Knowing how to shoot has obvious value. If your fundamentals are solid, you’ll be able to quickly and reliably put rounds where they need to go. But that’s only one piece of the puzzle — it’s also critical to know when to shoot. Missing a shot might have serious consequences, but shooting someone without adequate justification (or hesitating to shoot when you need to) is guaranteed to be a life-altering event. In order to hone my judgment, I connected with Josh and Karen Logan, the owners of Guardian Training and Consulting.
At the time I connected with Guardian, the company was sometimes hosting classes at the Scottsdale, Arizona, headquarters of Haley Strategic. While Haley’s courses are tailored to experienced shooters, Guardian offers a varied and affordable curriculum to a broader audience, and provides an abundance of one-on-one feedback.
I began by attending Guardian’s half-day Arizona CCW class — I already have a permit, so this served as a refresher on state laws regarding use of deadly force. Logan and his instructors did a good job explaining the legalese and its practical implications. I’d recommend everyone take similar classes periodically, since knowledge of the law will provide a foundation for your decisions in any self-defense situation.
Next, I attended another half-day Guardian class called Pistol Fundamentals and Judgmental Use of Force. This class covered both the how and the when mentioned above. It began with a segment on the nuts and bolts of shooting a handgun — stance, grip, sight picture, and trigger press. The students, several of whom were new gun owners, practiced these principles in front of Haley’s VirTra 100 simulator screen. The CO2-powered, laser-equipped VirTra pistols showed any flaws in our technique, and Guardian instructors provided feedback based on our shot groups.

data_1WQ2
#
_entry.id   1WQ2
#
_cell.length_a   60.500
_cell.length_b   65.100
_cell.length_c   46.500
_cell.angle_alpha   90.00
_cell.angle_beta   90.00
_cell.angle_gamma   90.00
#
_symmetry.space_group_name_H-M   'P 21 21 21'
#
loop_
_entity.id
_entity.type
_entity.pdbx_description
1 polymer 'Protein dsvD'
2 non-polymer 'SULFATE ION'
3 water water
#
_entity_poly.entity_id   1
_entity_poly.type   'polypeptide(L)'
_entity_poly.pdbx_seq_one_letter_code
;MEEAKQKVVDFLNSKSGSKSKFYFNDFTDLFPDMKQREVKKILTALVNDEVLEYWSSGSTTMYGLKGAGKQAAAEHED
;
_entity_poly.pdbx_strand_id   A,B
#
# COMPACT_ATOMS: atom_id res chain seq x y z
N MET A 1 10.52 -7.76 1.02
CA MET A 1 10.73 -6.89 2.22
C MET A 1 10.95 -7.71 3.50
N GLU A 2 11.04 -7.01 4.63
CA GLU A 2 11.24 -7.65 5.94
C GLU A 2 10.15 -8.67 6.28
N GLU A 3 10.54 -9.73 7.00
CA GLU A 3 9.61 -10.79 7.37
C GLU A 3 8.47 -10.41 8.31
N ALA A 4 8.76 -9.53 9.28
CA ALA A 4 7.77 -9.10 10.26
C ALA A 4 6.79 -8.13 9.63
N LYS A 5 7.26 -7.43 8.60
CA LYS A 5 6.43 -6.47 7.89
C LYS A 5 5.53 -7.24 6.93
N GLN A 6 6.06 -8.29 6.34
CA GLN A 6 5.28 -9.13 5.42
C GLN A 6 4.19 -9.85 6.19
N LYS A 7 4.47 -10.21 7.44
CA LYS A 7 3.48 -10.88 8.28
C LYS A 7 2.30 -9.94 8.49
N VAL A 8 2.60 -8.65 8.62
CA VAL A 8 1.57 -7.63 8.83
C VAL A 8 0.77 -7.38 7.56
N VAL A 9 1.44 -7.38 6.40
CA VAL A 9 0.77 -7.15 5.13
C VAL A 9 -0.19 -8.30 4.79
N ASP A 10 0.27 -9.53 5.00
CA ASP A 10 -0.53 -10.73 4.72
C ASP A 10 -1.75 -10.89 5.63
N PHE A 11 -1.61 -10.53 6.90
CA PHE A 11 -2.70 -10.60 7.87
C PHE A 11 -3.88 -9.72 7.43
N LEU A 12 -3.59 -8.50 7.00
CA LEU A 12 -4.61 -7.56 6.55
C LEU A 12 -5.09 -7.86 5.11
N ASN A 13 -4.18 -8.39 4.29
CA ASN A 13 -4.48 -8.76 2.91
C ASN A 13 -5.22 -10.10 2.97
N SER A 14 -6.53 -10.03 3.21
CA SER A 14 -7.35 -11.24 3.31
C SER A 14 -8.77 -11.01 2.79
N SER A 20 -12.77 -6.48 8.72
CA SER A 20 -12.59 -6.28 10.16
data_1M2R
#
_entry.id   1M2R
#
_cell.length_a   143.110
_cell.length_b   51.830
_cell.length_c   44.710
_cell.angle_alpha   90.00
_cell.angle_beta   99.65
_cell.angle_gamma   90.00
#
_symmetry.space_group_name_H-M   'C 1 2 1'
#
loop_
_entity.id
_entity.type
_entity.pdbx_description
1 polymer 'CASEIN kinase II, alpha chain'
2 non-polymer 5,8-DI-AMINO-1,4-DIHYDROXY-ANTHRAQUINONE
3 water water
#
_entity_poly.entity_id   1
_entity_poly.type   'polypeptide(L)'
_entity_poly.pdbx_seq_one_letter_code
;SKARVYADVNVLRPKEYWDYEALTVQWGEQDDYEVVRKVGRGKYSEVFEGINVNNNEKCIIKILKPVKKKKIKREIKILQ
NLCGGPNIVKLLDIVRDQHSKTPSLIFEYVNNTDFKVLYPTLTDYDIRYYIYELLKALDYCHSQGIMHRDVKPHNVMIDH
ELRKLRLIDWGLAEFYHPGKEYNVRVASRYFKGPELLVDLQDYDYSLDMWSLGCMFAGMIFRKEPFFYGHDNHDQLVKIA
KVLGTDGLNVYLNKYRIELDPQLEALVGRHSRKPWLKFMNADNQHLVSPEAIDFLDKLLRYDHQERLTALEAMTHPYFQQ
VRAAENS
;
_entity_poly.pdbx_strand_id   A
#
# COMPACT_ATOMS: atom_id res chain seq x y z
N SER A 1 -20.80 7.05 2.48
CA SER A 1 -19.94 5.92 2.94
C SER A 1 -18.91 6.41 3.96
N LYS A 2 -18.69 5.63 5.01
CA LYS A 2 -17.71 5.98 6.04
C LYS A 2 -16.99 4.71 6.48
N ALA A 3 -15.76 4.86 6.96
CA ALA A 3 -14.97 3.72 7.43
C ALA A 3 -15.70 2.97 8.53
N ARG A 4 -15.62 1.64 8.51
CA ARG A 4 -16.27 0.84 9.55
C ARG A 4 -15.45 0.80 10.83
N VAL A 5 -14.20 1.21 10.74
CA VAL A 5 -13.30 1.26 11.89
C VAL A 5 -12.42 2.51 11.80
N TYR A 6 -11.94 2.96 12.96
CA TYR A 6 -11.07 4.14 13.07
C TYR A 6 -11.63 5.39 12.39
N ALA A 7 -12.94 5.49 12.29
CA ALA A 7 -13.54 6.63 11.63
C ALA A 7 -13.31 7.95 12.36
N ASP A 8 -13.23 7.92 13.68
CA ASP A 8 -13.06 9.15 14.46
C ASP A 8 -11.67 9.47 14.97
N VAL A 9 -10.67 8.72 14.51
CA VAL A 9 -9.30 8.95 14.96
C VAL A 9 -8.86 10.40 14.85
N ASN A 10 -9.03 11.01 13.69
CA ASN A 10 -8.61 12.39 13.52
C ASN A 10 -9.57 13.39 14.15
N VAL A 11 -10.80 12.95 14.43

The other half of this class focused on combining these fundamentals with good judgment. We stepped into the wraparound VirTra 300 simulator and prepared to do some on-the-fly problem-solving. Instructors reminded us that, just like real life, not every scenario would require us to discharge a weapon.
The first scenario I faced involved the theft of an ATV from a barn on my property. As I approached to investigate, the culprits were revealed to be two young teenagers. One hesitantly brandished a knife but dropped it and retreated when I drew my gun. The second teen drew a gun of his own, so I fired three rounds, ending the threat. I was able to justify my actions when Guardian instructors asked probing questions, much like investigators and lawyers would in the aftermath of a real shooting.
Our second scenario took place in a crowded movie theater. As we waited for the previews, I noticed the emergency exit door was cracked. This seemed unusual, but I knew something was wrong when a man stepped through wearing a gas mask and tactical vest. I couldn’t see a weapon at first, so I waited to draw until I could clearly make out a shotgun in his hands. I drew and fired five rounds; he staggered but returned fire, so I kept shooting until he fell. This reinforced the fact that judgment isn’t only necessary before the first shot — it’s a continuous process of assessment.
These courses from Guardian Training and Consulting helped me develop more confidence in my ability to react to an unfolding situation, and reinforced the tremendous importance of judgment in any use-of-force scenario. For more information on future classes, go to gtctrain.org or follow @gtctrain on Instagram.